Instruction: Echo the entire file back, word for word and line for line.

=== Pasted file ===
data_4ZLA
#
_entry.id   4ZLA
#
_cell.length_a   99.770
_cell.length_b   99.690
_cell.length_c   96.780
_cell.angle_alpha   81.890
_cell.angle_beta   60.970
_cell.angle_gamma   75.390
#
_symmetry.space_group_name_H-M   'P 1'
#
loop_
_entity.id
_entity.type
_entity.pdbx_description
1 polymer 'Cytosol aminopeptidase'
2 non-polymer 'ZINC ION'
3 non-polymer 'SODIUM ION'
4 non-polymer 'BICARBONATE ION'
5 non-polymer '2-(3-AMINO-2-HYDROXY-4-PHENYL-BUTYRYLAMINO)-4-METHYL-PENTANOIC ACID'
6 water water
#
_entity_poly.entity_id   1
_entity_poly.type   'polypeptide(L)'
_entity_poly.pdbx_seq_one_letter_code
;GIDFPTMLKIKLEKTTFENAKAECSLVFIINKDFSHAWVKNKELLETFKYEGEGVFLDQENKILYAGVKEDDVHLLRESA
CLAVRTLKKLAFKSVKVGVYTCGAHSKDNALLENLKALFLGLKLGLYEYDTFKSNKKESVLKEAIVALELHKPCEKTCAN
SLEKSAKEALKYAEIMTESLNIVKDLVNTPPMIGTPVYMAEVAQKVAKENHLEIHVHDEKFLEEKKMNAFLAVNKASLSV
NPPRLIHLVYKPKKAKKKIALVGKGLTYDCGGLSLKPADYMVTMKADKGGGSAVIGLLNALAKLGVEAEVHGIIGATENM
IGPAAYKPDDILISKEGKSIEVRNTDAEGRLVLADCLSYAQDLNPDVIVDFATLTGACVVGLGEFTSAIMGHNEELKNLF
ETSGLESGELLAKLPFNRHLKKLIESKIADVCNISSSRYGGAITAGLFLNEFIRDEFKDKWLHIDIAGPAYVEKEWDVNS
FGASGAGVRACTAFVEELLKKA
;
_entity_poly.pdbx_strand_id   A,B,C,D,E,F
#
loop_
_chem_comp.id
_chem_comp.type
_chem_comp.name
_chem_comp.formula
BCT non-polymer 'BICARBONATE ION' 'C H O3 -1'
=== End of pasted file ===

data_4ZLA
#
_entry.id   4ZLA
#
_cell.length_a   99.770
_cell.length_b   99.690
_cell.length_c   96.780
_cell.angle_alpha   81.890
_cell.angle_beta   60.970
_cell.angle_gamma   75.390
#
_symmetry.space_group_name_H-M   'P 1'
#
loop_
_entity.id
_entity.type
_entity.pdbx_description
1 polymer 'Cytosol aminopeptidase'
2 non-polymer 'ZINC ION'
3 non-polymer 'SODIUM ION'
4 non-polymer 'BICARBONATE ION'
5 non-polymer '2-(3-AMINO-2-HYDROXY-4-PHENYL-BUTYRYLAMINO)-4-METHYL-PENTANOIC ACID'
6 water water
#
_entity_poly.entity_id   1
_entity_poly.type   'polypeptide(L)'
_entity_poly.pdbx_seq_one_letter_code
;GIDFPTMLKIKLEKTTFENAKAECSLVFIINKDFSHAWVKNKELLETFKYEGEGVFLDQENKILYAGVKEDDVHLLRESA
CLAVRTLKKLAFKSVKVGVYTCGAHSKDNALLENLKALFLGLKLGLYEYDTFKSNKKESVLKEAIVALELHKPCEKTCAN
SLEKSAKEALKYAEIMTESLNIVKDLVNTPPMIGTPVYMAEVAQKVAKENHLEIHVHDEKFLEEKKMNAFLAVNKASLSV
NPPRLIHLVYKPKKAKKKIALVGKGLTYDCGGLSLKPADYMVTMKADKGGGSAVIGLLNALAKLGVEAEVHGIIGATENM
IGPAAYKPDDILISKEGKSIEVRNTDAEGRLVLADCLSYAQDLNPDVIVDFATLTGACVVGLGEFTSAIMGHNEELKNLF
ETSGLESGELLAKLPFNRHLKKLIESKIADVCNISSSRYGGAITAGLFLNEFIRDEFKDKWLHIDIAGPAYVEKEWDVNS
FGASGAGVRACTAFVEELLKKA
;
_entity_poly.pdbx_strand_id   A,B,C,D,E,F
#
loop_
_chem_comp.id
_chem_comp.type
_chem_comp.name
_chem_comp.formula
BCT non-polymer 'BICARBONATE ION' 'C H O3 -1'